Cobban writes more on Syria, its dilemmas & its (mis)representation

Just World Admin Antiwar, Blog, Humanitarian affairs, Peace resources, Syria, U.S. media

Our President, Helena Cobban, has been writing a lot about Syria recently– primarily at her personal “Just World News” blog, though many of her articles have been crossposted in full elsewhere, including here. (See, for example, these two pieces: 1, 2.) In the past week, she has published three new pieces on Syria at JWN.

In these two (Feb. 17 and Feb. 20) she continued her trenchant criticism of the way much of the US corporate media, but especially the New York TImes, has represented– or misrepresented– the situation in Syria’s northwestern Idlib province. Her principal criticism is that the NYT continues to make no mention of the fact that the three million residents of the war-torn Idlib enclave are existing under the near-total control of the Al-Qaeda-affiliated Hay’at Tahrir al-Sham (HTS) militia and its allies

(The photo above is a screenshot from a recent video produced by a video outfit associated with one such militia, bragging about its members’ participation in the fighting in the Idlib enclave.)

As Ms. Cobban explains in the second of the pieces described above, the decision by the NYT and many other Western media to omit any mention of HTS’s control over Idlib does a grave disservice to readers in a number of ways. One of them is that it leaves readers quite ignorant about the challenges (and the possibilities) of achieving a negotiated peace in the province.

By the way, do note that the spokesperson for the US military’s Operation Inherent Resolve (anti-ISIS) forces in Syria and Iraq, Col. Myles Caggins II, definitely agrees that Idlib is under the control of (and a magnet for) dangerous terrorists who are holding the local population hostage. Check out what he said on the subject in this recent TV clip.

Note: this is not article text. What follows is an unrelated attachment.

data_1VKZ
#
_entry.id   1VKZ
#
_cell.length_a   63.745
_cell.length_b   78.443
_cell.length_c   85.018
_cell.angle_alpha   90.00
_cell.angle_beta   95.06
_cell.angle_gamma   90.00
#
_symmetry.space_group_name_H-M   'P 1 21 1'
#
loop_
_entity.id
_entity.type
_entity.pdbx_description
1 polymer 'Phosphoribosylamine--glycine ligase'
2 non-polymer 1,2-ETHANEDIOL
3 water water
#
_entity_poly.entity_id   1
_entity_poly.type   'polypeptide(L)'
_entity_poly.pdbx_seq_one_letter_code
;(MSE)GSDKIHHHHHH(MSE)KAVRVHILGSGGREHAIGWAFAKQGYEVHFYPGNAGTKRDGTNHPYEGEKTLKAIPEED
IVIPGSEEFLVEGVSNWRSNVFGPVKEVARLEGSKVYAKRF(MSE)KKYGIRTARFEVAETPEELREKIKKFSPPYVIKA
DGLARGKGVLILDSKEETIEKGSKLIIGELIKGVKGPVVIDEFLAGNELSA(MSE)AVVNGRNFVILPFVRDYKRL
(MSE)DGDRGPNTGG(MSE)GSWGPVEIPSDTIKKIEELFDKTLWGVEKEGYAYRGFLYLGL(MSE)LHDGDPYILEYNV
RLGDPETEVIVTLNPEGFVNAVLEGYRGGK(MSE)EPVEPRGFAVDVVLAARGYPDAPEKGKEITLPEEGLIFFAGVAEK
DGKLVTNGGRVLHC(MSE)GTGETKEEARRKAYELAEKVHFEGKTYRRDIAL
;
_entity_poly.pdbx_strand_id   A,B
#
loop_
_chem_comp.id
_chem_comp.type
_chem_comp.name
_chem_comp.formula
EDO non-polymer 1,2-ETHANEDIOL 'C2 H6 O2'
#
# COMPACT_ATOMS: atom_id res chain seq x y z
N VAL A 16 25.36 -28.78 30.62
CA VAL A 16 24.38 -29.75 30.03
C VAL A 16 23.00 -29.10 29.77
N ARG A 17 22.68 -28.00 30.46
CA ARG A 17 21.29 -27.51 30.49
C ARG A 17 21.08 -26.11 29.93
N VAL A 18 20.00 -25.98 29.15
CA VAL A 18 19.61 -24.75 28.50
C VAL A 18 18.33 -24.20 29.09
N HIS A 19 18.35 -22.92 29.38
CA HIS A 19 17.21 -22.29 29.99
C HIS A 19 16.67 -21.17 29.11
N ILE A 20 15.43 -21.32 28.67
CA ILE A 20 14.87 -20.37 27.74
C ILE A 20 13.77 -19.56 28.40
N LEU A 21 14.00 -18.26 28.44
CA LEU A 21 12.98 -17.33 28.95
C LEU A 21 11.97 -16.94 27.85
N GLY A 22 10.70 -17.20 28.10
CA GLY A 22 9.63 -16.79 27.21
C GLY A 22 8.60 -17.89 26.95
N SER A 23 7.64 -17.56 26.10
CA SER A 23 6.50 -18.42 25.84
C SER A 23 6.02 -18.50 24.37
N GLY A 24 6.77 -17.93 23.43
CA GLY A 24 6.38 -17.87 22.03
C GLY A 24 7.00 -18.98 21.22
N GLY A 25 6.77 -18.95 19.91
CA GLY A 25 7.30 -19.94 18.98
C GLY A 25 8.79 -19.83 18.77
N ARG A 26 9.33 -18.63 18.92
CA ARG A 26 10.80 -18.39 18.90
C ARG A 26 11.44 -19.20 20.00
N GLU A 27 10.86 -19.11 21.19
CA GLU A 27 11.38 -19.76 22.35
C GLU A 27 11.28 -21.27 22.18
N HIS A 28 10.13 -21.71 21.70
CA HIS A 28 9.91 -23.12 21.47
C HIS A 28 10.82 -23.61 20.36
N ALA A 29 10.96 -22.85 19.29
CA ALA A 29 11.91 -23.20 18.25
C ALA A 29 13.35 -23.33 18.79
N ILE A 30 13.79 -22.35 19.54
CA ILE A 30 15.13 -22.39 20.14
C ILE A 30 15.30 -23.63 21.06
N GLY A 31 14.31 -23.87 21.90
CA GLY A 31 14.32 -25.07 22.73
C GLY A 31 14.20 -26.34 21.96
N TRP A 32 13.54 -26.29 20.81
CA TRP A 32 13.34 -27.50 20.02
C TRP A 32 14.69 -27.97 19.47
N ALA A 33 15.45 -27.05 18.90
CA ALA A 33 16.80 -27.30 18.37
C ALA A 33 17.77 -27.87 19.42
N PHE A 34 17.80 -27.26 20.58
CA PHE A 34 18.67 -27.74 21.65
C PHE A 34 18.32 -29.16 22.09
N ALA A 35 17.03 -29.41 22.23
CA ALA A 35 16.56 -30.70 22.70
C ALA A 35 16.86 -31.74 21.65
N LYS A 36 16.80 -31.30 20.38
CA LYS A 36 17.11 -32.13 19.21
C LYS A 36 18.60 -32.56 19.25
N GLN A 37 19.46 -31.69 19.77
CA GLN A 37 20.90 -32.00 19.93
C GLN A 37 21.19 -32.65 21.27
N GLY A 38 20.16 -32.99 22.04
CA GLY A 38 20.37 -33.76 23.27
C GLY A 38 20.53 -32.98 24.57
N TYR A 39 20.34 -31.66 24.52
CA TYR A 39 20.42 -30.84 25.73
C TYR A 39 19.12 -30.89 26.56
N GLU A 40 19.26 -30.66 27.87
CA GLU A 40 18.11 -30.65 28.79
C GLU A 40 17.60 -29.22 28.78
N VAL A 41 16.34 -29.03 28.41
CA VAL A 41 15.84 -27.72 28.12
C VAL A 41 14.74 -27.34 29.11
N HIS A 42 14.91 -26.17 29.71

In the third of her recent pieces about Idlib, Ms. Cobban took an in-depth look at the moral and legal challenges aid groups face as they try to find ways to deliver aid to very needy communities in the Idlib enclave without letting that aid fall into the hands of HTS or HTS-auxiliary organizations. In the past, these latter organizations have shown their willingness to use aid goods to increase their leverage over the local populations that are essentially held hostage by them.

Ms. Cobban has been writing about– and reporting from– Syria since 1976. But she also has considerable experience in other conflict zones to draw on. In the early 2000s, she researched and wrote a book about post-conflict justice issues in Rwanda, South Africa, and Mozambique; and as part of that research she became very familiar with the sharp challenges international aid organizations faced in 1994-96 as they tried to serve displaced populations of Rwandan Hutus who were being completely controlled in eastern Zaire by the genocidal “Interahamwe” militia.

In her February 20 blog post, Idlib and the ‘Interahamwe aid trap’, she explored the many parallels– and the differences– between the two situations.

In the fast-moving– and extremely crisis-riven– situation that is unfolding in Idlib, it is good to have as many well-reasoned information resources as possible to draw on. Another resource we’d like to note is this recent report by the Crisis Group on an in-depth interview that one of their staffers and the Geneva-based Center for Humanitarian Dialogue conducted recently in Idlib with HTS leader Abu Muhammad al-Jolani.